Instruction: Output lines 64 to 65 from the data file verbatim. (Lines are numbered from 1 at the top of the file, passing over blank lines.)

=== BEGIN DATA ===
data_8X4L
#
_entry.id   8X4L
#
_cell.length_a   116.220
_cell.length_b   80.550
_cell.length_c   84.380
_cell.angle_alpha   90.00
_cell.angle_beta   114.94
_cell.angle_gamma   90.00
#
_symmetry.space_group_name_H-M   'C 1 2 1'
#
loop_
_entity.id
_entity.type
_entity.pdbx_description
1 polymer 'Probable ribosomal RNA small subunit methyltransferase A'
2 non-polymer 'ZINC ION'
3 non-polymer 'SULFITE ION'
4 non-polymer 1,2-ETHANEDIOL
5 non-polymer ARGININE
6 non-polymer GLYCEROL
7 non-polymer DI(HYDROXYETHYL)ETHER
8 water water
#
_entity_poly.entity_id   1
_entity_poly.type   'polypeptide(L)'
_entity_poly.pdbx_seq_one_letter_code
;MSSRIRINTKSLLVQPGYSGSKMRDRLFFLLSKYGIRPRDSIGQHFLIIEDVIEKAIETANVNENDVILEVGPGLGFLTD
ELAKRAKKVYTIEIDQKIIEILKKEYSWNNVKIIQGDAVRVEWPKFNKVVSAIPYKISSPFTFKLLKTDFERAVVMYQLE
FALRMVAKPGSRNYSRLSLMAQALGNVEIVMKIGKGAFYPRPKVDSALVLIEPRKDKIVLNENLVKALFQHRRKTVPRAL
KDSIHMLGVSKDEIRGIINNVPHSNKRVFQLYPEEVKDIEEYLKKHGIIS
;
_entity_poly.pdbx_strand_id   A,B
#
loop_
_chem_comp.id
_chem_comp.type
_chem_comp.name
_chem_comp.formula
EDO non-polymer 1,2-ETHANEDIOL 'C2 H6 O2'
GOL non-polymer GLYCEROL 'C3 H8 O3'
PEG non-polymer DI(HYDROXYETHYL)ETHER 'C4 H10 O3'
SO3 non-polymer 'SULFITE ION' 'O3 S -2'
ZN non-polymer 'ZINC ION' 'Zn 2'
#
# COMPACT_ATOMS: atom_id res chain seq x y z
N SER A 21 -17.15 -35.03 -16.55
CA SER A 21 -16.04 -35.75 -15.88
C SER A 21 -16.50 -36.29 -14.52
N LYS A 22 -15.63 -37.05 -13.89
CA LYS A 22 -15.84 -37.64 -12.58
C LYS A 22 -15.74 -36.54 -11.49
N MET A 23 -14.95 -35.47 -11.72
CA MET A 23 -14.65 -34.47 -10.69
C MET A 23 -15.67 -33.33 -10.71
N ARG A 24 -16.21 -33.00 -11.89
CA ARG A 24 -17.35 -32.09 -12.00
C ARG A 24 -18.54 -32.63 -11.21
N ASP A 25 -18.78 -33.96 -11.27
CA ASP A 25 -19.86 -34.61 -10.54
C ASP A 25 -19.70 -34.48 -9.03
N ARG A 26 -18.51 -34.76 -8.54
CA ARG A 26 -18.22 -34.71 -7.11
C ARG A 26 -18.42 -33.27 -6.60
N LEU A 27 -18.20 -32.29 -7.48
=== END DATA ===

N ARG A 26 -18.51 -34.76 -8.54
CA ARG A 26 -18.22 -34.71 -7.11